Written by Jeff Vlaming
Directed by David Nutter
In which Mulder and Scully investigate a series of gruesome deaths connected to an internet predator...
Status Report - Memorable Quotes - Final Analysis
In keeping with the last few episodes since “Paper Clip”, this episode remains stubbornly outside of any ongoing plot threads, to the point of literally violating the established timeline and ignoring what has come before. The only real connection to the previous episodes in the third season would be the dynamic between Mulder and Scully, which is so blandly written as to fit into any preconceived perception.
Perhaps hoping for something metaphorical in nature, the writer delivers a standard case of a predatory man victimizing women using the internet and gives it a supernatural component. The result, as Scully puts it, is a “fat-sucking vampire”. Infanto’s inhuman hungers are largely immaterial to his behavior, since he can clearly choose any number of ways to replenish his lack of adipose.
As a result, this is really not about dealing with a specific paranormal threat, but a standard serial killer story with mutant window dressing. This leaves the episode with many of the same weaknesses as the previous episode. Were the writers able to make the serial killer angle interesting and distinct, and is the paranormal element interesting enough to bolster weaknesses in the case?
The answer, unfortunately, is not favorable. As with most serial killers, Infanto makes stupid mistakes that allow him to be caught, leaving a trail of evidence a mile wide. Especially stupid is his decision to use a victim’s credit card to open his online account. Why not just advertise to the authorities your implication in several bizarre murders? It would have been quicker!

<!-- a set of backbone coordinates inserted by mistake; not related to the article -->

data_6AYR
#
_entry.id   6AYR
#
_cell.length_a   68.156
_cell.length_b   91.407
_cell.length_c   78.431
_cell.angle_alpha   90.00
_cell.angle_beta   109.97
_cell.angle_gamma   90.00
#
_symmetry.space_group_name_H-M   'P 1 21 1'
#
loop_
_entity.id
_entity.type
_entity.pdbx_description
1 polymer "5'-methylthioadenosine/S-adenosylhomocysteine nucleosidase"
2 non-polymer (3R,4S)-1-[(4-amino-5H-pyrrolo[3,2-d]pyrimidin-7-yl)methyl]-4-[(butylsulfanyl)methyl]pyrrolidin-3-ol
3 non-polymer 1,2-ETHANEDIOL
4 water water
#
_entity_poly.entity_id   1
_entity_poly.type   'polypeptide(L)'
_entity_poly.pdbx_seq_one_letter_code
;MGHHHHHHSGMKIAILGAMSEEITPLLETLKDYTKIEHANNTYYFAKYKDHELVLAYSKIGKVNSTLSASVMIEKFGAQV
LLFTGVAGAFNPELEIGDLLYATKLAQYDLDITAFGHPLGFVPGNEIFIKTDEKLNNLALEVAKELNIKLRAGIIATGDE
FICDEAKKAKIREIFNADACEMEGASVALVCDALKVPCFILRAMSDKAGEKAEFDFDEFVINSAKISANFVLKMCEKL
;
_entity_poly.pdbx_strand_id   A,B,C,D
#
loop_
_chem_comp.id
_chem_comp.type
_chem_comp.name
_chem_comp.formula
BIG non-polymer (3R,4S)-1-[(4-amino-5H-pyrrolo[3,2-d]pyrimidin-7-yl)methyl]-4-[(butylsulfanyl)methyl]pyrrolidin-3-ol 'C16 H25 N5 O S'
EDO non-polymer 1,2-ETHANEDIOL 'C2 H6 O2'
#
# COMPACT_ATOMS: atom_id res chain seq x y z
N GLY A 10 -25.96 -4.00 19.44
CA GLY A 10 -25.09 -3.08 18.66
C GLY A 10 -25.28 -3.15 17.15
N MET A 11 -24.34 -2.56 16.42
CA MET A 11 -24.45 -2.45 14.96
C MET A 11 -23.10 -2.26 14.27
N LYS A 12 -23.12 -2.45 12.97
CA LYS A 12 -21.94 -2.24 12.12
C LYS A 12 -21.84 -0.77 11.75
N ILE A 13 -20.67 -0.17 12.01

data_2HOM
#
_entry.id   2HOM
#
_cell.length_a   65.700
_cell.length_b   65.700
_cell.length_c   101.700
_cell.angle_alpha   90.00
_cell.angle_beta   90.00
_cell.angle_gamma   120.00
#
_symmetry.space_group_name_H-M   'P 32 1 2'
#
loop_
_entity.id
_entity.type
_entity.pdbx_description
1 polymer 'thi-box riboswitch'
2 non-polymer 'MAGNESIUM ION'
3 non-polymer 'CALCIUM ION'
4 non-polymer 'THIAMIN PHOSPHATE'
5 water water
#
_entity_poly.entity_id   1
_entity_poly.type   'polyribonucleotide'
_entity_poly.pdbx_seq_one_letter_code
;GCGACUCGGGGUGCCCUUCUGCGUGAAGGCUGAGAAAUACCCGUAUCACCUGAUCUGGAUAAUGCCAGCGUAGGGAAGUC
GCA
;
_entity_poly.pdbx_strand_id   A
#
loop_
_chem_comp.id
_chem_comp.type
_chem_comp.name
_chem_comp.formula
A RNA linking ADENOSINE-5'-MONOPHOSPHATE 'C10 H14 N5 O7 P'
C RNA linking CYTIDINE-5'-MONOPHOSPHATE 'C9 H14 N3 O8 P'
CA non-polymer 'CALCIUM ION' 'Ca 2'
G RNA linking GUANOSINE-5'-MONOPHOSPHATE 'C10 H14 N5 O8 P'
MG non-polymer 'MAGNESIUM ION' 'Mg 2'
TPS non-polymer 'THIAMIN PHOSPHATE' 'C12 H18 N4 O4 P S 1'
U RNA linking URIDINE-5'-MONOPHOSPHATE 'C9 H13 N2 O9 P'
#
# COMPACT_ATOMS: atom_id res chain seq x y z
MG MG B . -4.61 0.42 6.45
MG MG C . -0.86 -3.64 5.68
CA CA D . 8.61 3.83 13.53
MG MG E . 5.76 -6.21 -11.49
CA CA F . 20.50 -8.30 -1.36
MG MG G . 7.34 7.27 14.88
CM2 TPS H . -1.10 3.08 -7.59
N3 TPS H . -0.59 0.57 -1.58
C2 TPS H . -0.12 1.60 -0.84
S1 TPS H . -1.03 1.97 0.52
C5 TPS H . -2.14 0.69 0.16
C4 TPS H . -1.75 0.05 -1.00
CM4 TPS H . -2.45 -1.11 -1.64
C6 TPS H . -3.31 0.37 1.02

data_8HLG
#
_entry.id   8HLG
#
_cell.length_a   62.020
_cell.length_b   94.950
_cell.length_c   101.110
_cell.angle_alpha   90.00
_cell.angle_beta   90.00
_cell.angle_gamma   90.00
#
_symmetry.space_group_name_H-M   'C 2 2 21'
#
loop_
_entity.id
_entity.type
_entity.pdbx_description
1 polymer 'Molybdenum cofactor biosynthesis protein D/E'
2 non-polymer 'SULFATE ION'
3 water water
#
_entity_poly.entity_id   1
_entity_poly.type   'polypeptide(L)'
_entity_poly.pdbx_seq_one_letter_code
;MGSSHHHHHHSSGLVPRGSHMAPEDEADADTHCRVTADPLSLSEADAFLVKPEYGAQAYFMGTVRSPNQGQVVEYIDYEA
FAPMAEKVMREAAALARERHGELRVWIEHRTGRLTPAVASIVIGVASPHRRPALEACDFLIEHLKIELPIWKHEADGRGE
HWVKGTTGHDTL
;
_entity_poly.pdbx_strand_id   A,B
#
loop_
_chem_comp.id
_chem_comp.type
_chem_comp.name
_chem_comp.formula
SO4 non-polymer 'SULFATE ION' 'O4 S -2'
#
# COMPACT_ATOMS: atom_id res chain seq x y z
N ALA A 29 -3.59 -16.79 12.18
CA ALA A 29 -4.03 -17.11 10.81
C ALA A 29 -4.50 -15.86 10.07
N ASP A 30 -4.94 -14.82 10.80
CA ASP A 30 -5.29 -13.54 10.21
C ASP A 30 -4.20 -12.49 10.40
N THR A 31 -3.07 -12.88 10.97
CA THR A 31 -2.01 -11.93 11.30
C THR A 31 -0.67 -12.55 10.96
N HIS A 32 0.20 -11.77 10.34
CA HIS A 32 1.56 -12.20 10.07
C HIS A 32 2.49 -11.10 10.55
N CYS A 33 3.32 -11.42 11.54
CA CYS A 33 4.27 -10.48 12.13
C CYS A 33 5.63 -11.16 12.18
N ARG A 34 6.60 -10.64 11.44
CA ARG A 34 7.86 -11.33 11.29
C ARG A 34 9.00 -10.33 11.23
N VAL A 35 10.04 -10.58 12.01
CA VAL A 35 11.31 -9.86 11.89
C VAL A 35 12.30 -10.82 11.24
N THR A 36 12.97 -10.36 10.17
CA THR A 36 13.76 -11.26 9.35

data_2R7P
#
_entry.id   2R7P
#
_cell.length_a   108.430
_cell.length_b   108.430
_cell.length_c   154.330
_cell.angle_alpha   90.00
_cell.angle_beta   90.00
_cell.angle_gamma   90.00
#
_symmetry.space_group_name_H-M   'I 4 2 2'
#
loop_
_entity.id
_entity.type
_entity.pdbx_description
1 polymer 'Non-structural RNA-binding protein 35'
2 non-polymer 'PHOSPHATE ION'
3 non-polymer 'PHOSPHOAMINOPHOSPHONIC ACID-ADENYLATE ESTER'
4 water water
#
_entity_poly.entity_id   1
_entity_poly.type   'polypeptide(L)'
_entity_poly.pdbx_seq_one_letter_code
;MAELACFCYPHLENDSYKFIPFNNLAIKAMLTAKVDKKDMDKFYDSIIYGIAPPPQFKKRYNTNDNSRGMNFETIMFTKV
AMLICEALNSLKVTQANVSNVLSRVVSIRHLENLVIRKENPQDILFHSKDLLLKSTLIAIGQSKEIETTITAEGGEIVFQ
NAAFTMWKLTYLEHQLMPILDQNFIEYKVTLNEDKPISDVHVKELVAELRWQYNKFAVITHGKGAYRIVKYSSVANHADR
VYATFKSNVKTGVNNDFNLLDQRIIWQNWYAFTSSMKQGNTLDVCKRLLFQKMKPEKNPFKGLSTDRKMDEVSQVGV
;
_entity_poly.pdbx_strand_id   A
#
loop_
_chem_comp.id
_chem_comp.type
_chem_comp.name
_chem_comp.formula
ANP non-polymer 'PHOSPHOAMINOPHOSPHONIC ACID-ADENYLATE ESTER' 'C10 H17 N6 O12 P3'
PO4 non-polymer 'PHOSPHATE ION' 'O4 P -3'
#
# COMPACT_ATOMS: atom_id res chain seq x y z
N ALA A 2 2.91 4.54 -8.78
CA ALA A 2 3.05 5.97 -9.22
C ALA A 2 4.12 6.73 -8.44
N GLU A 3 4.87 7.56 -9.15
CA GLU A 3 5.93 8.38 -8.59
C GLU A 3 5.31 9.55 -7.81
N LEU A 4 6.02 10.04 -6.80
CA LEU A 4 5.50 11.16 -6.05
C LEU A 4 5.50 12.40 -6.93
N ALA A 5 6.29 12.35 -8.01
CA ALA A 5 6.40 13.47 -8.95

Much relies on somewhat stereotypical portrayal of the “kind of women who would use an internet dating service”. The depiction doesn’t ring true because the times have changed; in that era, the internet was still a relatively new means of intercommunication. Most of those using the internet regularly, and certainly enough to rely on the early versions of internet dating, were predominantly overweight and adverse to “normal” social situations.
That stereotype, true for men and women, was already beginning to fade into obscurity by 1995, when the episode aired. Even then, and certainly more now, the internet dating market expanded into a viable tool for every type of person imaginable. But in the early days of the popularized internet services, every news article and media report seemed to be about internet predators and “fat, lonely women” pining for Mr. Right.
Of course, every dating service mechanism has its share of cautionary tales. Just think mail-order brides from Russia or video dating, and several recent movies come to mind. For every group searching for something, there’s a predator waiting to take advantage of that weakness. In this case, there’s a distinct and disturbing sexual connotation to Infanto’s method of killing. He finds women searching for a love connection, and then effectively devours them. It’s not even subtle.
One has to wonder if the writer even recognized that there was a possibly subconscious motive in making the victims women and the predator a man. Imagine, for a moment, the opposite scenario: a literal maneater killing overweight men in the same manner. First of all, the censors would probably never let it happen, because there would likely be a far more overt sexual message being sent. But in the mind of the writer, could there have been an assumption that fat, lonely men would never have believed that an attractive woman would actually want to start a relationship?